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KUALA LUMPUR, April 23 -- Scalable, sustainable capsaicin ingredients for use in food, consumer and industrial products are now more accessible.
Conagen has announced the successful scaling up of its fermentation process for the production of premium capsaicin and related capsaicinoid molecules.
Chili peppers are widely used as food additive in spicy and hot cuisines, due to its hot and pungent characteristics, with global consumers demanding more clean, natural and exciting flavours, especially hot and spicy flavours.
Yet, the challenge in meeting this demand is that capsaicin from chili peppers is difficult to use because of its hot properties, proposing challenges to manufacturers.
According to a statement, capsaicin extraction is limited by the availability of chili peppers, which is subject to fluctuations in price and quality.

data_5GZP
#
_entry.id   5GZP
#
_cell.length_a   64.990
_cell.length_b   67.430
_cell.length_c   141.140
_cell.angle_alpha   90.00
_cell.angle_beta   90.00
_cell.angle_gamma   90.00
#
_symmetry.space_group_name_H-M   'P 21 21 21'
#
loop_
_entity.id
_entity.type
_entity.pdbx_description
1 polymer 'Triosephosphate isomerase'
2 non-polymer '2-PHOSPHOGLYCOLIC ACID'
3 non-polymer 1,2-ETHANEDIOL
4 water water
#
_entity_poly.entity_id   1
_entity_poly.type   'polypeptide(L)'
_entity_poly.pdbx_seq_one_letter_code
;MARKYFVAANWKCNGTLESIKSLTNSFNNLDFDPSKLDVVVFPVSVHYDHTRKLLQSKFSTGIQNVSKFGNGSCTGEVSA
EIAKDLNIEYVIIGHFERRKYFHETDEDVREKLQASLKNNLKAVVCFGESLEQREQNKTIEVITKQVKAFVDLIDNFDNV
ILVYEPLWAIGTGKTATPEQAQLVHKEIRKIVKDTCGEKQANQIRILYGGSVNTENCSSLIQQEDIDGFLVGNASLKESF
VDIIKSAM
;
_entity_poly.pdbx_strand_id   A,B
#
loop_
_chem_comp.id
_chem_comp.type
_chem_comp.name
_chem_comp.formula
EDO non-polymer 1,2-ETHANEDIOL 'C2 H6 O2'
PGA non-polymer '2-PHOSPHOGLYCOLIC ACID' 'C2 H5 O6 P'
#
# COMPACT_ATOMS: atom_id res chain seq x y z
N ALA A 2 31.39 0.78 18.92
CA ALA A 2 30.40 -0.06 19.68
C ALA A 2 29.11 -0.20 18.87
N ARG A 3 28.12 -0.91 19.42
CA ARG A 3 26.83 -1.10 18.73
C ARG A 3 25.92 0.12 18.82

The market for capsaicin is growing because of its pungent characteristic - very versatile in a broad spectrum of applications, including food, cosmetic, personal care, pharmaceutical and medical. In industrial applications, such as anti-fouling paint for boats and ships, capsaicin has the potential to replace heavy metals.
“The successful scale-up of our fermentation process for capsaicinoids is a good example of Conagen’s innovative advancements in gene discovery, strain engineering and process development and optimisation,” said Conagen vice president of innovation, Dr Casey Lippmeier.
“The complimentary addition of capsaicinoids to our product portfolio enhances our motivation to meet consumers’ demand for sustainable, nature-based, and clean ingredients.”
Providing a solution to global capsaicin shortages, Conagen has identified several key genes in the capsaicin biosynthetic pathway in hot peppers and has demonstrated proof-of-concepts for the production of capsaicin, dihydrocapsaicin, and nonivamide.
For more information, visit www.conagen.com.